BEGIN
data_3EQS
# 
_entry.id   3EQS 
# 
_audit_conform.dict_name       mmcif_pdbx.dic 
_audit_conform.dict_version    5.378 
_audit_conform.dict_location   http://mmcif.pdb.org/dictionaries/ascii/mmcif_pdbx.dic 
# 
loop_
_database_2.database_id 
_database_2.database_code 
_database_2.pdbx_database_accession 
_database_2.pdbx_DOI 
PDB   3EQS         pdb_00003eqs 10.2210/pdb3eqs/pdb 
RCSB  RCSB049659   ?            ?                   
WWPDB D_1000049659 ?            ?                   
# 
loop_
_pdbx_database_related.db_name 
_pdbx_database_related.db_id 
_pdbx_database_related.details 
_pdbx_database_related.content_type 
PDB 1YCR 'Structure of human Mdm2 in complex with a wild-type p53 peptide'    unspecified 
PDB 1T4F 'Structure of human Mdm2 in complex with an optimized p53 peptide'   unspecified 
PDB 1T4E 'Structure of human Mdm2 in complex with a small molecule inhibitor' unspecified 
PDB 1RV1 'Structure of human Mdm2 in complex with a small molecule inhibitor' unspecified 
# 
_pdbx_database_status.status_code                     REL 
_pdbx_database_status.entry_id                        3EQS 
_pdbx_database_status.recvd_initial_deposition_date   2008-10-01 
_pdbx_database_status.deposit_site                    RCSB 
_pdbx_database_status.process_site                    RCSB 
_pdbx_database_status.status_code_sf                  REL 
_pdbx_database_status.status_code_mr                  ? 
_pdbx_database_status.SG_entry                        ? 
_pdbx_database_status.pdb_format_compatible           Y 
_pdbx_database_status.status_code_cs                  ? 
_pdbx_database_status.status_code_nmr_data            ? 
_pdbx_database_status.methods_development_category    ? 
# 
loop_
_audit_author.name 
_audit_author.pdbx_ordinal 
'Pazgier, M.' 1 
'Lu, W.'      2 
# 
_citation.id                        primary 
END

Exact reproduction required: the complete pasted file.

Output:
data_3EQS
# 
_entry.id   3EQS 
# 
_audit_conform.dict_name       mmcif_pdbx.dic 
_audit_conform.dict_version    5.378 
_audit_conform.dict_location   http://mmcif.pdb.org/dictionaries/ascii/mmcif_pdbx.dic 
# 
loop_
_database_2.database_id 
_database_2.database_code 
_database_2.pdbx_database_accession 
_database_2.pdbx_DOI 
PDB   3EQS         pdb_00003eqs 10.2210/pdb3eqs/pdb 
RCSB  RCSB049659   ?            ?                   
WWPDB D_1000049659 ?            ?                   
# 
loop_
_pdbx_database_related.db_name 
_pdbx_database_related.db_id 
_pdbx_database_related.details 
_pdbx_database_related.content_type 
PDB 1YCR 'Structure of human Mdm2 in complex with a wild-type p53 peptide'    unspecified 
PDB 1T4F 'Structure of human Mdm2 in complex with an optimized p53 peptide'   unspecified 
PDB 1T4E 'Structure of human Mdm2 in complex with a small molecule inhibitor' unspecified 
PDB 1RV1 'Structure of human Mdm2 in complex with a small molecule inhibitor' unspecified 
# 
_pdbx_database_status.status_code                     REL 
_pdbx_database_status.entry_id                        3EQS 
_pdbx_database_status.recvd_initial_deposition_date   2008-10-01 
_pdbx_database_status.deposit_site                    RCSB 
_pdbx_database_status.process_site                    RCSB 
_pdbx_database_status.status_code_sf                  REL 
_pdbx_database_status.status_code_mr                  ? 
_pdbx_database_status.SG_entry                        ? 
_pdbx_database_status.pdb_format_compatible           Y 
_pdbx_database_status.status_code_cs                  ? 
_pdbx_database_status.status_code_nmr_data            ? 
_pdbx_database_status.methods_development_category    ? 
# 
loop_
_audit_author.name 
_audit_author.pdbx_ordinal 
'Pazgier, M.' 1 
'Lu, W.'      2 
# 
_citation.id                        primary 